Bethlehem 2003 - In Santa Outfit, Hamas Members Mark Christmas - Arafat's keffiyah drapes empty chair at midnight mass
Hamas was "dropping gifts on Christian orphans" as "relations between Muslims and Christians turned further closer"
In Santa Outfit, Hamas Members Mark Christmas
By Yasser Al Banna, IOL Correspondent
GAZA CITY, December 24 (IslamOnline.net) – A group of Islamic resistance movement Hamas in Bethlehem put on the famous red and white fur Santa hats and Santa suits, dropping gifts on Christian orphans, in a token of love and religious tolerance where the Christian tradition has it Jesus was born on December 25.
As Christmas in the Palestinian areas this year saw no much difference from earlier years – the same dampened atmosphere of festivity hijacked by long-standing occupation prevails - relations between Muslims and Christians turned further closer.
"It is a humanitarian national initiative that we really appreciate," Atallah Hannah of the Greek Orthodox Church in occupied Jerusalem told IslamOnline.net.
Hannah added that the move sends a clear message to the effect that all festivals and holidays there would be marked by real happiness only after the end of Israeli occupation.
For Hamas leaders, the initiative - that was taken on an individual spontaneous basis by some of the group members – sharing the joy with Christians came as no surprise.
"We are keeping continuous contacts with Christians. Hamas represents all Palestinians," the group's spokesman Mohamed Ghazal said.
"We are living with the same concerns. We even acted in once voice even at the times of the Crusades," Ghazal said.
And Christians have always acted in no different manner.
Worshippers headed to Bethlehem Wednesday for the traditional Christmas midnight mass with Palestinian President Yasser Arafat once again absent from the festivities due to his confinement by Israeli occupation forces.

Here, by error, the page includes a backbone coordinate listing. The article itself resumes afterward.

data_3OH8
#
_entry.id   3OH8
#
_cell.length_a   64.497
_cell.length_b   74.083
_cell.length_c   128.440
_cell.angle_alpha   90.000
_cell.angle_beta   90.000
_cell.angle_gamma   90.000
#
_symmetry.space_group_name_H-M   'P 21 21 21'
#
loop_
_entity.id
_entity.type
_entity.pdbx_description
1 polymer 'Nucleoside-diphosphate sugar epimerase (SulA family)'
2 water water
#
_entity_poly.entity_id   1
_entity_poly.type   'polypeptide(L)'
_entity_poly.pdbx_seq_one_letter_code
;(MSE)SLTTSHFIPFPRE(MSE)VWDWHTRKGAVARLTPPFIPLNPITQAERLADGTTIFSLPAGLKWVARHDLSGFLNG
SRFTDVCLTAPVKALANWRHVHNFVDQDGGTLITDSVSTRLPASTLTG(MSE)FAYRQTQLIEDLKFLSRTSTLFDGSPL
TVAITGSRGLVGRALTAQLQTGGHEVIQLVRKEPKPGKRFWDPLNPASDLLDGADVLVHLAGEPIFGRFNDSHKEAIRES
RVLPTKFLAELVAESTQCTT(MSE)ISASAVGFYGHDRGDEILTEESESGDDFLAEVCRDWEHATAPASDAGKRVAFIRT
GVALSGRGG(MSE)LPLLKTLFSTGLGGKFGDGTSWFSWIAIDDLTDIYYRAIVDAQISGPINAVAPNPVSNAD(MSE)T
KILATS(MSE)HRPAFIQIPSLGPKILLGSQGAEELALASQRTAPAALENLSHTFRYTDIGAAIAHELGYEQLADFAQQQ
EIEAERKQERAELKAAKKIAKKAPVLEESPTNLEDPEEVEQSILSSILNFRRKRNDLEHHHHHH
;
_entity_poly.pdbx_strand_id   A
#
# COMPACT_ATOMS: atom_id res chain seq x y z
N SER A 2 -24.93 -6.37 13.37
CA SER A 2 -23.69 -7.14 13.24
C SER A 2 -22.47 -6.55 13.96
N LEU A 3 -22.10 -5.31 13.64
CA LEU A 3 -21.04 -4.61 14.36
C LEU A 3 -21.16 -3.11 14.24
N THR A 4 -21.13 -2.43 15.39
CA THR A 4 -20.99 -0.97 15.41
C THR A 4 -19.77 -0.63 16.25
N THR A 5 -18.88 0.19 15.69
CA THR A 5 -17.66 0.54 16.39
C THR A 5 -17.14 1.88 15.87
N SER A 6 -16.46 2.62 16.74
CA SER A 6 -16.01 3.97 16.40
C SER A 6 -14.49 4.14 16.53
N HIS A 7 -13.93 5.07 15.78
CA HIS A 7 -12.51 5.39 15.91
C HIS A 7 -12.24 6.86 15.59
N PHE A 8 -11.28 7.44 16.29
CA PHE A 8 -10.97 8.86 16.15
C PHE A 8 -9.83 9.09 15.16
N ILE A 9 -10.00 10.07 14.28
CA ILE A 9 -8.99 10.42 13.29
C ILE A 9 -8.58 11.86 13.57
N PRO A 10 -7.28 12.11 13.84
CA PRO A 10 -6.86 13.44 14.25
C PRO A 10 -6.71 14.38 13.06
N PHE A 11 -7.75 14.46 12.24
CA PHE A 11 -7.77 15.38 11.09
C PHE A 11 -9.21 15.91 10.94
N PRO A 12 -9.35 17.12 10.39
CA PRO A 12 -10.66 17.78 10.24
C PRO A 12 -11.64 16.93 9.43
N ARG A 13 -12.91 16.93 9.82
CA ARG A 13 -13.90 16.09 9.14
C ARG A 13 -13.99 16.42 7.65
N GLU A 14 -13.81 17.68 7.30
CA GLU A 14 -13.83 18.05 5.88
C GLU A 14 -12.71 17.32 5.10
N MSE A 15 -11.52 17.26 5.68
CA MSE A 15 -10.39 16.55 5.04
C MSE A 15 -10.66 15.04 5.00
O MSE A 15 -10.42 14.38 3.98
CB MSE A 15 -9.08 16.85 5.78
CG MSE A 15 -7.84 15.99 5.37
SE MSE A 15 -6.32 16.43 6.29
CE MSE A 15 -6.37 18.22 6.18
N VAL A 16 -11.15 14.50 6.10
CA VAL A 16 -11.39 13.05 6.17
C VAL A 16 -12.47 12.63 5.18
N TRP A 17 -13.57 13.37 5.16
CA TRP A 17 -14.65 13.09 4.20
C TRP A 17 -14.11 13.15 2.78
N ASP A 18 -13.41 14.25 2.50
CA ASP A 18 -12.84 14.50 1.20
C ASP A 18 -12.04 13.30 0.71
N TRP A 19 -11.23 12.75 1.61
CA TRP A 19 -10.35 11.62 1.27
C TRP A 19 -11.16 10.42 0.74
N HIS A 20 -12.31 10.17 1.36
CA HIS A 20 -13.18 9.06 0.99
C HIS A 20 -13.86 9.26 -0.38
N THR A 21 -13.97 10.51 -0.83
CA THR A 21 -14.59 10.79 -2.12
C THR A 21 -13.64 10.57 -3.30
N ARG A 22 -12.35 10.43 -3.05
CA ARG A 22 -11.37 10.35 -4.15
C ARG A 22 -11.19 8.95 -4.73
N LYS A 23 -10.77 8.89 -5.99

Arafat was a regular guest at midnight mass after his return to the Palestinian territories in 1994 but he has been unable to attend since he was confined to his offices in the West Bank town of Ramallah by the Israeli army in early December 2001.
Latin Patriarch of Jerusalem Monsignor Michel Sabbah, who presided over the mass service, paid a visit to Arafat on Tuesday during which he appealed for an end to the siege.
"We came here to say to President Arafat Happy New Year and to ask God to grant you liberty and to grant liberty for this land," Sabbah had said in a brief address at Arafat's headquarters.
As Sabbah began his traditional procession from the holy city to Jesus Christ's birthplace, crowds of Christians and Muslims were gathering in Manger Square to mark the occasion.
Noticeably, the strong relations were boosted by Israeli occupation forces, also extending their aggressions to Christians and Muslims alike.
"Ties between Muslims and Christians are time-honored, and our hearts move towards the Rafah massacre," said Bethlehem mayor Hannah Nasser.
Nasser was referring to the massive Israeli incursion into southern Gaza Strip one day earlier, where 10 people were slain and more, 40 injured and many others displaced.
He said that decorations in celebration of the Christian festival would be "limited" because the Israeli siege of the city is still in place.
Christians from the Gaza Strip had not been given permission to travel to Bethlehem since the start of the Intifada against occupation in September 2000, and Israel also denied access also to Muslims into the holy city.
"When the Israeli warplanes hit Beit Jala and Beit Sahour, they drew no distinction between Muslims and Christians," said Nasser.
No wonder, the two faiths have move together in parallel and against one threat, as had been clearly manifested in a traditional religious march against Israeli attempts to build a barrier isolating Bethlehem from occupied Jerusalem and taking over a mosque under Israeli authority.